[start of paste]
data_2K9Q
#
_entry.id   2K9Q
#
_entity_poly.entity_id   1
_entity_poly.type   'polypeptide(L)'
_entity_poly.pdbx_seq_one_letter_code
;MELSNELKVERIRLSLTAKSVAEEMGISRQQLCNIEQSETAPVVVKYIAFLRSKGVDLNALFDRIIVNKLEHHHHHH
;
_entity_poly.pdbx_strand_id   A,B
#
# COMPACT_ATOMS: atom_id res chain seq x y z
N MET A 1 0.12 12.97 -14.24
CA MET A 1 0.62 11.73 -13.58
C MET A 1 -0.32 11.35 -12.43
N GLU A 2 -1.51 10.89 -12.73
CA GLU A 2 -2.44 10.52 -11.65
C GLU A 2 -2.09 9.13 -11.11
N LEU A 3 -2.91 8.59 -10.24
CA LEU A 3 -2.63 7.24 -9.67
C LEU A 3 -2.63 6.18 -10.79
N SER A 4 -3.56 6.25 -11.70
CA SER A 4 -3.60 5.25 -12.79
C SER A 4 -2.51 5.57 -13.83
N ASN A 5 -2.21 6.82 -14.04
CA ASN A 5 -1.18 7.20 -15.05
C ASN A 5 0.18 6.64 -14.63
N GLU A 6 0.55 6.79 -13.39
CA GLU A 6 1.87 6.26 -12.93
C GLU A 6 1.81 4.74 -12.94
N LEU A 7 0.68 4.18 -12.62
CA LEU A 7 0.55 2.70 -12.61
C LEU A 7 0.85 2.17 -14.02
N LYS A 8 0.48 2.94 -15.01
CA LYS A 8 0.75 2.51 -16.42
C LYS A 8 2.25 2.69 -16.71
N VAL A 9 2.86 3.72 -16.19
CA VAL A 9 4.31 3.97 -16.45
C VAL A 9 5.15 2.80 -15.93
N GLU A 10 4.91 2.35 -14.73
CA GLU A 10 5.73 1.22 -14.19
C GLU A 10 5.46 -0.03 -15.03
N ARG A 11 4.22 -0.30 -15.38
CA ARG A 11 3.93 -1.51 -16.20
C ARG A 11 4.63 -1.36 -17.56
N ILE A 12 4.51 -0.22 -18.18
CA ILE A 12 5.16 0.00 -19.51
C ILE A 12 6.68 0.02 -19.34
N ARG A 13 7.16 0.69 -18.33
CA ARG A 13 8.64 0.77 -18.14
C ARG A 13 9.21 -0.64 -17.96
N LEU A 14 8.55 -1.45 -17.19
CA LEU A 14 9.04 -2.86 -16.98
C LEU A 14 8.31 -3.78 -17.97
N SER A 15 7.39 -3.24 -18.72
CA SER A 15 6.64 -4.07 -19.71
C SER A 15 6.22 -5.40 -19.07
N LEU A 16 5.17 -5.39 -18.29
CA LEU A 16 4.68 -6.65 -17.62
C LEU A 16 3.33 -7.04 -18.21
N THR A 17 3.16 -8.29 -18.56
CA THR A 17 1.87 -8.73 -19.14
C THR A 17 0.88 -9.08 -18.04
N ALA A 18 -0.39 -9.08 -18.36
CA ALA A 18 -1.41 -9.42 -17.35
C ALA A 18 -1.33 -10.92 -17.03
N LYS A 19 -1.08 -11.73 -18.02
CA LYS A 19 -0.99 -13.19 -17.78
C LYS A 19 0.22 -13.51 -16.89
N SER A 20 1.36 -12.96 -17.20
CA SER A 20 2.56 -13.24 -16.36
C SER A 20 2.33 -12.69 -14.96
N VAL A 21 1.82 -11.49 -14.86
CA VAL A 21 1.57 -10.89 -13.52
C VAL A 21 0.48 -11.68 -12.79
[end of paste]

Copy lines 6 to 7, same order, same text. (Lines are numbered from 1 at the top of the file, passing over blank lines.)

_entity_poly.type   'polypeptide(L)'
_entity_poly.pdbx_seq_one_letter_code